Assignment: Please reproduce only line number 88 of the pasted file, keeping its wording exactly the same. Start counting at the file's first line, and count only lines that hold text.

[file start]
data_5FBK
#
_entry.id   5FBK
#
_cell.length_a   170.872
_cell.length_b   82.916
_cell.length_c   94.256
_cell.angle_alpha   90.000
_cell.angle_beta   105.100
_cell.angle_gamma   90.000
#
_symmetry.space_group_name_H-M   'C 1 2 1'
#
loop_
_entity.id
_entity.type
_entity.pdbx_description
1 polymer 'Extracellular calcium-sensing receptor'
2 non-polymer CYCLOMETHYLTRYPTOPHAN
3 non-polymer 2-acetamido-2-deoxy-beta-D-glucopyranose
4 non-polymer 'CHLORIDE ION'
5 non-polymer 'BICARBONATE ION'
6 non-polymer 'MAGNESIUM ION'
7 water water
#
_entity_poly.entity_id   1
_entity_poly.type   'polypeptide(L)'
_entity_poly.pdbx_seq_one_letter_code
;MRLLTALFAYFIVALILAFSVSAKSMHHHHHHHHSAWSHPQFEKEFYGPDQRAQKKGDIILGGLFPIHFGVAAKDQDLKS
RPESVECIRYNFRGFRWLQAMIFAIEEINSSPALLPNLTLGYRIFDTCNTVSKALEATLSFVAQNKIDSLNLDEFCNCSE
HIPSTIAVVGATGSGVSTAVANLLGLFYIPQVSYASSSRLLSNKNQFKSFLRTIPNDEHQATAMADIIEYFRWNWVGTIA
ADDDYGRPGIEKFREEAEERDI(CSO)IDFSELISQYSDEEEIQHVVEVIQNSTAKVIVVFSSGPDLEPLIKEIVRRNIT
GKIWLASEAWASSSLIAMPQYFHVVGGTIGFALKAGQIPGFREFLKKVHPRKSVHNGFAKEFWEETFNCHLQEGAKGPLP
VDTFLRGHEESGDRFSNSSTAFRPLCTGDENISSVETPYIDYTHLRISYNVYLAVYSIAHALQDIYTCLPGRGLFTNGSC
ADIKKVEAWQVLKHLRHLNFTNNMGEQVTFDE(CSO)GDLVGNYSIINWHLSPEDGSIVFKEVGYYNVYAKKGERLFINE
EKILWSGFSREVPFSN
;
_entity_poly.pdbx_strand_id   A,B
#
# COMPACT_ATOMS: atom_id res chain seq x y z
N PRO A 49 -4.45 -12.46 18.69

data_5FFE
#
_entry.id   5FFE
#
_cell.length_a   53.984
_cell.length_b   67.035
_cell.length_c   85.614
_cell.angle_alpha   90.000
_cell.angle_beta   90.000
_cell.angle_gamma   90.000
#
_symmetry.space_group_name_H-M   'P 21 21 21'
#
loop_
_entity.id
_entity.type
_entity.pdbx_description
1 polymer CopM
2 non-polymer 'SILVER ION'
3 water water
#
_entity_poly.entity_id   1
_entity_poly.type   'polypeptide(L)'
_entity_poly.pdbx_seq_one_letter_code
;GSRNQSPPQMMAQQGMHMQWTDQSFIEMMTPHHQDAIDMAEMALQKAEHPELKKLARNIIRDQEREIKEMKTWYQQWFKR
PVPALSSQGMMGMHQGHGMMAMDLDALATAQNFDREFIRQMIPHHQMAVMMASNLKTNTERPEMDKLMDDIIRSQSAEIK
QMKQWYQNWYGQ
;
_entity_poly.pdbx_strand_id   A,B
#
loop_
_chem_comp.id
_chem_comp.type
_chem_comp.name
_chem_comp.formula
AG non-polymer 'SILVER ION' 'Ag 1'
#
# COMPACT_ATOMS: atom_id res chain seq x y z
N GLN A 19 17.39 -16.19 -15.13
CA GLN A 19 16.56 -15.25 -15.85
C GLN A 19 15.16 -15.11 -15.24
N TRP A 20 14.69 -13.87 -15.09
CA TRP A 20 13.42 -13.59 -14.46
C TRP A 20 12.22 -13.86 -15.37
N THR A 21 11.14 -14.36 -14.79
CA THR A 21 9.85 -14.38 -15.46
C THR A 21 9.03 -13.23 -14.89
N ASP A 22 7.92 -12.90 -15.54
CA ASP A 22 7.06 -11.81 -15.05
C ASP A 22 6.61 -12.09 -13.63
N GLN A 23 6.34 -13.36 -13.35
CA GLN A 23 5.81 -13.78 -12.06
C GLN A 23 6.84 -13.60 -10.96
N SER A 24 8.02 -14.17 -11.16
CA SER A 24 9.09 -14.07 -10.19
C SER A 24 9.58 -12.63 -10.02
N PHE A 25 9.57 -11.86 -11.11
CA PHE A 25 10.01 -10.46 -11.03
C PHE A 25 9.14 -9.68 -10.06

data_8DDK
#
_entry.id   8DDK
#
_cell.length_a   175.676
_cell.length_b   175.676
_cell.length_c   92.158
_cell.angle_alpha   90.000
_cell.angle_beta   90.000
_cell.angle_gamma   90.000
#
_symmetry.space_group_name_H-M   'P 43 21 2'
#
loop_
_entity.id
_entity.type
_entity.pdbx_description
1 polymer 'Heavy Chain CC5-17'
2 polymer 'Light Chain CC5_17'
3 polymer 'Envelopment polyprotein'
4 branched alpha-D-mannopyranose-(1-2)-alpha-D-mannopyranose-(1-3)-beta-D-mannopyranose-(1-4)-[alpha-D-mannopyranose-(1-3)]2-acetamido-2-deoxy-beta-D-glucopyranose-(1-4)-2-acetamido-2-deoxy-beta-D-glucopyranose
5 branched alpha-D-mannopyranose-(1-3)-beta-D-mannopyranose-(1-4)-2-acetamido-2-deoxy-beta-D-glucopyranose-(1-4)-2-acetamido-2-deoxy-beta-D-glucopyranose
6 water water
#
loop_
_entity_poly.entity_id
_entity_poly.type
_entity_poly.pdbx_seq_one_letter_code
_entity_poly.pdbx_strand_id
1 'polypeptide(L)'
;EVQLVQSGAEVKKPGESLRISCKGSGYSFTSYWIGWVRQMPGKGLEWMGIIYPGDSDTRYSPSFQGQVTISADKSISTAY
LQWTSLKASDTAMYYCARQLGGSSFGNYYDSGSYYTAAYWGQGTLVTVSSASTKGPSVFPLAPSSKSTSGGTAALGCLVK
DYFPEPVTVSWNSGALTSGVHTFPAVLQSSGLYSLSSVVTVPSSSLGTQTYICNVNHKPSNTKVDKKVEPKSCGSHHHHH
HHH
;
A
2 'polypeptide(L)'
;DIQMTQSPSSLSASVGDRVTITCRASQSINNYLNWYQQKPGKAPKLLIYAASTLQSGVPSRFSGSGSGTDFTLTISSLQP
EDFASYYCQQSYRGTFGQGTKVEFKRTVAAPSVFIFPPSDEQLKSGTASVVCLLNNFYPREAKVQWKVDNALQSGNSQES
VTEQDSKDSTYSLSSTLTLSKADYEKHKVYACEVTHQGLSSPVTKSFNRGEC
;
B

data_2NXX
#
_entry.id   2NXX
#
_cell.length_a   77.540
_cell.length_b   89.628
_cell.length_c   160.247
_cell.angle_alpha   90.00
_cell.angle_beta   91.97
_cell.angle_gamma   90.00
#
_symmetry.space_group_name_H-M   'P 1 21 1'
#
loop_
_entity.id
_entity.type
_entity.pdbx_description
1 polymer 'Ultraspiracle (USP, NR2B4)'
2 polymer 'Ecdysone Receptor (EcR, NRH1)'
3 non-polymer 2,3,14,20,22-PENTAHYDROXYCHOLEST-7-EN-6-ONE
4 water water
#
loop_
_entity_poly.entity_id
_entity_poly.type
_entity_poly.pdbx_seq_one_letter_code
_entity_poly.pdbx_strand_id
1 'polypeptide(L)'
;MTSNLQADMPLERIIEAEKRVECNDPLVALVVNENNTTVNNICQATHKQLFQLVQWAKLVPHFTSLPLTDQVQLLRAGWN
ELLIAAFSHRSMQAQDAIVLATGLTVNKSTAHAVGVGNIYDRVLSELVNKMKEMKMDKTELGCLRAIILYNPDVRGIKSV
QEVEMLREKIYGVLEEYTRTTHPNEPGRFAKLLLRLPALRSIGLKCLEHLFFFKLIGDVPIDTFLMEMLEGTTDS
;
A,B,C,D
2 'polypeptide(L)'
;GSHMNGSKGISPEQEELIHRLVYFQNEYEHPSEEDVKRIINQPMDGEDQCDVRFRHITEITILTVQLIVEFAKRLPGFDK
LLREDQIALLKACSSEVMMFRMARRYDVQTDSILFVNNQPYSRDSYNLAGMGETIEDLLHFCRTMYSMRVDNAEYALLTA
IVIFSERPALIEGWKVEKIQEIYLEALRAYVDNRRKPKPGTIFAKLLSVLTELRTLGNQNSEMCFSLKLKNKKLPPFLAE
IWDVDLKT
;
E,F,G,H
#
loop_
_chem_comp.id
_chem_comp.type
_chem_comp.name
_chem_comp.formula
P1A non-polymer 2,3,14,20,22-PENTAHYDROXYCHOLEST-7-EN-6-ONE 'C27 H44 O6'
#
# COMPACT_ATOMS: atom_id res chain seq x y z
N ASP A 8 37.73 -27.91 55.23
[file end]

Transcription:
C THR A 21 9.03 -13.23 -14.89